What work are you most proud of?


I’m proud of Altar Girl. The comic is very much ongoing, but it’s already given me so many opportunities to meet comic creators and artists I admire, as well avid comic readers and aspiring young artists. I’m especially proud to meet the young women who come to comic cons and feel a connection with my art and my book. It’s really wonderful and also very humbling.

What would you like to do or work on in the future?

I’m a full time freelancer, so I want to keep working on my own comics and stories, but I also love getting opportunities to work on other comic projects I can lend my skills to - especially pencils and inking. I’d really love to work with all-ages comic publishers, and help get new and exciting titles out there for young women especially.

What do you do when you're in a rut or have writer's block?

I like to watch or read something that inspires me. Sometimes I’ll turn to a classic comic or anime I really like, and other times I’ll try to find something new I’ve heard of or just been meaning to check out.

What do you think will be the future of your field?

I hope to see more independent artists able to create their comics and tell their stories through their own means. I think we see a lot of that in webcomics now. Self publishing can be really rewarding!


What local cons do you attend? The Small Press Expo, Intervention, or others? Any comments about attending them?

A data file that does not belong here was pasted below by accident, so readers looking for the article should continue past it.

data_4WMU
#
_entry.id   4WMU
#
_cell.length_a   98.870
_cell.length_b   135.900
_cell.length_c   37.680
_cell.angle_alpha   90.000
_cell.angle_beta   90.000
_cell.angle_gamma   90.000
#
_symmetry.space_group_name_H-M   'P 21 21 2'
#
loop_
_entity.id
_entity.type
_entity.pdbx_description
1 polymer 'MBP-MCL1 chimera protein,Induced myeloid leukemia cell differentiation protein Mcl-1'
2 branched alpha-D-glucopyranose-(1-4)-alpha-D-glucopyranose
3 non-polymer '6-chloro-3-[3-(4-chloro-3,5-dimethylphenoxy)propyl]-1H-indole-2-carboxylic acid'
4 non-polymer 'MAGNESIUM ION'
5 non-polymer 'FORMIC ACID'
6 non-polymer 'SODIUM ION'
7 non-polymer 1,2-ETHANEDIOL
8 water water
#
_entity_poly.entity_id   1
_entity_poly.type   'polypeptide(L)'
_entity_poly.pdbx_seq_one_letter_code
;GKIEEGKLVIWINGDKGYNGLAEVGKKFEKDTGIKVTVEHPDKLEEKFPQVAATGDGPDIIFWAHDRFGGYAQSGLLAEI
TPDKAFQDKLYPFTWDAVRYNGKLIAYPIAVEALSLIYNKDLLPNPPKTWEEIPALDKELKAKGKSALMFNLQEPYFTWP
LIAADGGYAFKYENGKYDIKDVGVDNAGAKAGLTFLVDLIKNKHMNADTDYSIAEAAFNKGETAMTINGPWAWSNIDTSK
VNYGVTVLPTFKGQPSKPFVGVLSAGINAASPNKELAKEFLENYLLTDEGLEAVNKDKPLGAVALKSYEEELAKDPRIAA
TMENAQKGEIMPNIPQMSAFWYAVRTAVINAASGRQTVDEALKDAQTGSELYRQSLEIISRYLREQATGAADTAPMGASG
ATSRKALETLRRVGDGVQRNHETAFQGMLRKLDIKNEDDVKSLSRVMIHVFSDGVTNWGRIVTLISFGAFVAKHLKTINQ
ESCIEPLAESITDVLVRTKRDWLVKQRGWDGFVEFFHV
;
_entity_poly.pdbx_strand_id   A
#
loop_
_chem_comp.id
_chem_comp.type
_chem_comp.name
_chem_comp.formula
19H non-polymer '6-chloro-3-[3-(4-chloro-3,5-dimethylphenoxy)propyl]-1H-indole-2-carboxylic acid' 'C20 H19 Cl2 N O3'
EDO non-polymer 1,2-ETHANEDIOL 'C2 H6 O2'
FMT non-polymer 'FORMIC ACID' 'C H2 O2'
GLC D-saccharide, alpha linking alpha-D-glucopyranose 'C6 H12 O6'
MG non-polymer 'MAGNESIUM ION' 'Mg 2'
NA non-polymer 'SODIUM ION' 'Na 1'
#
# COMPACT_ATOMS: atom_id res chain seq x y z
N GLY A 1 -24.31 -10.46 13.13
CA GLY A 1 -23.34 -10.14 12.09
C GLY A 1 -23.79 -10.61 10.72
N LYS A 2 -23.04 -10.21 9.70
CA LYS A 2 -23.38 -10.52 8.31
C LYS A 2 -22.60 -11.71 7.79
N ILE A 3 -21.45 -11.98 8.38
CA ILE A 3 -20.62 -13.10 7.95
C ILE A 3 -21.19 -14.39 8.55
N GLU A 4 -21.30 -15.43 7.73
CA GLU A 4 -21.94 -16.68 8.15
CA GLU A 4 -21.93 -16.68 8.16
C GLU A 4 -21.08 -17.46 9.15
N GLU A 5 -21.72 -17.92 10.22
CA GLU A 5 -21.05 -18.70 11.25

I’ll definitely be at SPX this fall, but sooner than that I’ll be doing some library events in DC, Creators Con (which is happening at my old high school – James Hubert Blake!) in April, and AwesomeCon end of May. I’ll also be at Baltimore Comic Con, and I’m always doing Bmore Into Comics shows, which are smaller one day shows happening at cool hang outs in Baltimore. I recently did SmudgeExpo for the first time, and I really enjoyed it!

I love the smaller shows for an all-ages crowd that encourage creativity. It’s really inspiring for me too!

What's your favorite thing about DC?

The museums, the zoo, and eating delicious food in Chinatown.

Least favorite?

Driving. I always end up getting lost and losing track of what street I’m on somehow!

What monument or museum do you like to take visitors to?


I love the Cherry Blossom Festival, and especially the Kite Competitions by the Monument. My first job out of school was illustration and design for a kite company, so there are a few kites out in the world with my art on them! I used to do the Rokaku Battle, where you try to cut your opponent’s kite strings out of the sky using your own strings. It was a lot of fun to do, and fun to watch too when we’d inevitably lose!

I always tell friends if they can only visit one museum, make it the Museum of Natural History! I personally love going to the National Gallery.

How about a favorite local restaurant?

Daikaya Ramen! I also really like brunch at Zengo on the weekends.

Do you have a website or blog?

Altar Girl’s website is www.altar-girl.com, but I post on Twitter @ashleyaltars, Facebook (facebook.com/altargirl), and Tumblr (altar-girl.tumblr.com) too! You can find more of my illustration and design work at www.kata-kane.com as well! I'm usually available for illustration commissions and more.